Oklahoma’s oil and gas regulator plans to shut some disposal wells and reduce the volume of others as its initial response to Sunday’s earthquake near the oil hub of Cushing.
“Other plans are being developed that will encompass larger areas” and more details are coming tomorrow, the Oklahoma Corporation Commission said Monday in an e-mailed advisory.
The commission said the plan covered 700 square miles. It didn’t say how many wells were affected. When a quake of similar magnitude hit the state in September, the agency ordered 37 wells shut in a 500-square-mile area. The commission in 2015 established a “volume reduction area” covering 11,000 square miles, or about one-sixth of the state.
Cushing is the delivery point for West Texas Intermediate crude futures. WTI for December delivery rose 82 cents to settle at $44.89 a barrel on the New York Mercantile Exchange.
“It’s definitely a long-term negative development if you are getting earthquakes of that magnitude at such an important site,” Bob Yawger, director of the futures division at Mizuho Securities USA Inc. in New York, said by telephone. “It doesn’t bode well for the future.”
The Oklahoma agency reported earlier that all pipelines under its jurisdiction were operating again after shutting down as a precaution because of the temblor, centered less than 2 miles west of Cushing.
Magellan Midstream Partners LP, a pipeline operator, resumed normal operations at Cushing late Sunday after a controlled shutdown of its assets after the quake, Bruce Heine, a spokesman, said in e-mailed statements. Enbridge Inc.’s facility in Cushing wasn’t affected, Michael Barnes, a spokesman, said by e-mail.
Magellan typically suspends operations to check the integrity of assets if an earthquake over a certain strength occurs, Heine said. Kinder Morgan Inc., another pipe operator, hasn’t had any issues affecting its Cushing operations, Richard Wheatley, a Houston-based spokesman for the company, said in an e-mailed statement.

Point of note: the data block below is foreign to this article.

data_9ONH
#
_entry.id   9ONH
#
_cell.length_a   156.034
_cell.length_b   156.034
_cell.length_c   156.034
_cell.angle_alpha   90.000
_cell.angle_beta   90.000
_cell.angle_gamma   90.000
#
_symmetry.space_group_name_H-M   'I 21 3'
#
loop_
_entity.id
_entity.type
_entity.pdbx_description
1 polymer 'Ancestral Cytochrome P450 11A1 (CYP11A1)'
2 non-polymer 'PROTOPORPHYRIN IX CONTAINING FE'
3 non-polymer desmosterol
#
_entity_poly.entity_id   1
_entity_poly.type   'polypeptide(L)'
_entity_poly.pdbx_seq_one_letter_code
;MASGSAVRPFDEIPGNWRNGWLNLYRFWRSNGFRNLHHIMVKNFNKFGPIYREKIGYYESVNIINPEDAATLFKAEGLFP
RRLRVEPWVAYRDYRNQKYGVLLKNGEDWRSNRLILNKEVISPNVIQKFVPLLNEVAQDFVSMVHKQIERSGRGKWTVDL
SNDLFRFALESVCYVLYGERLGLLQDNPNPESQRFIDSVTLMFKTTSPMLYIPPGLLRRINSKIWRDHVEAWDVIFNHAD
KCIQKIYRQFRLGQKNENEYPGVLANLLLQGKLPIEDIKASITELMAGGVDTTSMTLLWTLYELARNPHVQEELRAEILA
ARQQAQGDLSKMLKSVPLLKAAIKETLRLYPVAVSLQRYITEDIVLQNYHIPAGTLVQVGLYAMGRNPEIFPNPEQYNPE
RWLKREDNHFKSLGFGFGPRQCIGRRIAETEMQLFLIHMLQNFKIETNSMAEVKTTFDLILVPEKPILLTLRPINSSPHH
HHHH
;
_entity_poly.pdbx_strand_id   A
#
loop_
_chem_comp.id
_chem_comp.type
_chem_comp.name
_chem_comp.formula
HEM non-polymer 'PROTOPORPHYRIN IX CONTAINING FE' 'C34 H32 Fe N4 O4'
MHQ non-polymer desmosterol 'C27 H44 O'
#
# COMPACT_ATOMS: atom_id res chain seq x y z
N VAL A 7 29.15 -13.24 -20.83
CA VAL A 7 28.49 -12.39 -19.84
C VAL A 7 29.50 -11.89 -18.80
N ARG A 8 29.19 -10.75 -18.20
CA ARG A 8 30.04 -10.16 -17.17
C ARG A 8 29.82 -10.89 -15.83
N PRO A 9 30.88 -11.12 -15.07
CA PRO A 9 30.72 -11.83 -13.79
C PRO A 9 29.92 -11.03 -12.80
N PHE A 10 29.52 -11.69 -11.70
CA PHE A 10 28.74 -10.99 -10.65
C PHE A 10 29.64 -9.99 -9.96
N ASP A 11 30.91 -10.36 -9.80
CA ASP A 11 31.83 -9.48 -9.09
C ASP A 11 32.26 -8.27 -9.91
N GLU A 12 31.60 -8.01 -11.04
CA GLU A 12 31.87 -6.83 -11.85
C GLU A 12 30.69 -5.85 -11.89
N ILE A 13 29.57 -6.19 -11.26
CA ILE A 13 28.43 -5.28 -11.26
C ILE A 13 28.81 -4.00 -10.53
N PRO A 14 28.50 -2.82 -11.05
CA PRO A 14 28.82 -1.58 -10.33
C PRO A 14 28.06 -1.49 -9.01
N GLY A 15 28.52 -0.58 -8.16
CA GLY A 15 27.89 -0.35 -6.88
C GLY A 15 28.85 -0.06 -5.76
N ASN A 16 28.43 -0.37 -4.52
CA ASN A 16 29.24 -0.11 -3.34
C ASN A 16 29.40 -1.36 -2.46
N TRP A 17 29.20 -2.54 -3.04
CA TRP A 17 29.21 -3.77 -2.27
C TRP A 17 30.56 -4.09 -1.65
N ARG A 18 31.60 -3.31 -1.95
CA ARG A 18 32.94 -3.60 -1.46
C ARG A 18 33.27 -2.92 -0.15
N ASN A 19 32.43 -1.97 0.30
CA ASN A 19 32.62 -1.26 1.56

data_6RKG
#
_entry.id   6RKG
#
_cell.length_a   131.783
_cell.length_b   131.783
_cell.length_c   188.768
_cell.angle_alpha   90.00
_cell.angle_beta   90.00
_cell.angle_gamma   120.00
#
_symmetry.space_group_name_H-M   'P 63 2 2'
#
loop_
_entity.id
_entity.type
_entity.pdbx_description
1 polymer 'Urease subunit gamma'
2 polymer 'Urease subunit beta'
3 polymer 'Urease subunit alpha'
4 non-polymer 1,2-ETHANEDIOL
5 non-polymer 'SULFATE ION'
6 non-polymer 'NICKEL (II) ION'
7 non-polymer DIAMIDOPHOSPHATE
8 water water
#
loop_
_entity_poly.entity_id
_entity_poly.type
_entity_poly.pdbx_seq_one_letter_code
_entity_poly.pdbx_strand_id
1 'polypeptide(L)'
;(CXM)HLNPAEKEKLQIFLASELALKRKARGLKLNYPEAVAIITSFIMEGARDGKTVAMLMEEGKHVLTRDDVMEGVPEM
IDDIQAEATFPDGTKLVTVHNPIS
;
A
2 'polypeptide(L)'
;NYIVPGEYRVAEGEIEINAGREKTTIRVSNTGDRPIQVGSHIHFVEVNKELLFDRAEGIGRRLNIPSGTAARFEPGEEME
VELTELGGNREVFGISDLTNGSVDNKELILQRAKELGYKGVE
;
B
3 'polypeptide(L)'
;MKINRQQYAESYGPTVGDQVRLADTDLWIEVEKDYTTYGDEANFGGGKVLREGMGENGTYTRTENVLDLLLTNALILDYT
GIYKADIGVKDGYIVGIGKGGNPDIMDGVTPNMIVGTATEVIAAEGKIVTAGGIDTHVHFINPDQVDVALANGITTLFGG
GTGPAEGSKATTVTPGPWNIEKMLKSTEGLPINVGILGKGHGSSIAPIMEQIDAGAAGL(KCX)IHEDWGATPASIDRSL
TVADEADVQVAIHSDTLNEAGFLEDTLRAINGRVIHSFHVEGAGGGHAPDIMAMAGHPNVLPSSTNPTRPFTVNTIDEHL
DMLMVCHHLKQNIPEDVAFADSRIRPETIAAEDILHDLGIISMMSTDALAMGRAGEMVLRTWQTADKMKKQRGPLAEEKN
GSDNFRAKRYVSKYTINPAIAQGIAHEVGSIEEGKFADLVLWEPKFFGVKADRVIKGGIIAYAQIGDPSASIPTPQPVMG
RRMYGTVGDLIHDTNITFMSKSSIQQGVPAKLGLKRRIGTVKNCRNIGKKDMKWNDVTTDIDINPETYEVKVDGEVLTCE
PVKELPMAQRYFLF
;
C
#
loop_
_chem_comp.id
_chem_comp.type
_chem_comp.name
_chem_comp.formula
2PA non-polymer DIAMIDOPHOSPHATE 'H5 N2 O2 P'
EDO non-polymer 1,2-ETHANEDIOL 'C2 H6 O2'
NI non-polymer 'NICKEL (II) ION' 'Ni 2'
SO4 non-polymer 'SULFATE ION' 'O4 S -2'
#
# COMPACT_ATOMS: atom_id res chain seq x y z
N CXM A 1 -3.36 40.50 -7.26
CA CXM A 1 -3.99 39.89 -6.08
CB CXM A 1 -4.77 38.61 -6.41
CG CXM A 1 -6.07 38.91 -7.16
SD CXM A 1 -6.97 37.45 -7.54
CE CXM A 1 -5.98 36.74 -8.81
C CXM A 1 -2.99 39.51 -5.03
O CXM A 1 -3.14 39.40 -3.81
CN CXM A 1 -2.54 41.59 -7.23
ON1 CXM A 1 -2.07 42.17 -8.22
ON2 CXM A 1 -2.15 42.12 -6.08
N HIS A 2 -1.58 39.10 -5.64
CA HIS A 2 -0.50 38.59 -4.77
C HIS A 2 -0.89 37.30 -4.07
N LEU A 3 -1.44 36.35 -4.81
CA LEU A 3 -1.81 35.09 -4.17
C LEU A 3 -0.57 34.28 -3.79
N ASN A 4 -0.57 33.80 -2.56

Several producers, as well as the U.S. Environmental Protection Agency, are facing lawsuits because of seismic activity allegedly linked to oilfield wastewater disposal in Oklahoma and other states. The OCC has been issuing restrictions for more than a year aimed at cutting down on the amount of wastewater injected into underground wells.
There are about 35,000 active wastewater disposal wells, though only a few dozen have been linked to quakes, according to a Bloomberg Intelligence report in May, citing the USGS. A 5.6-magnitude temblor struck Oklahoma in September, which tied a state record set in 2011. Following the earthquake at Cushing on Sunday, minor tremors occurred at Nicoma Park, east of Oklahoma City, and Fairview, in the western part of the state.
The region, previously not known for intense seismic activity, began having a significant number of earthquakes in 2009, the same year area oil companies began using fracking to shatter deep rock layers to extract oil and gas. Fracked wells produce large quantities of wastewater, which drilling companies inject into ultra-deep disposal wells.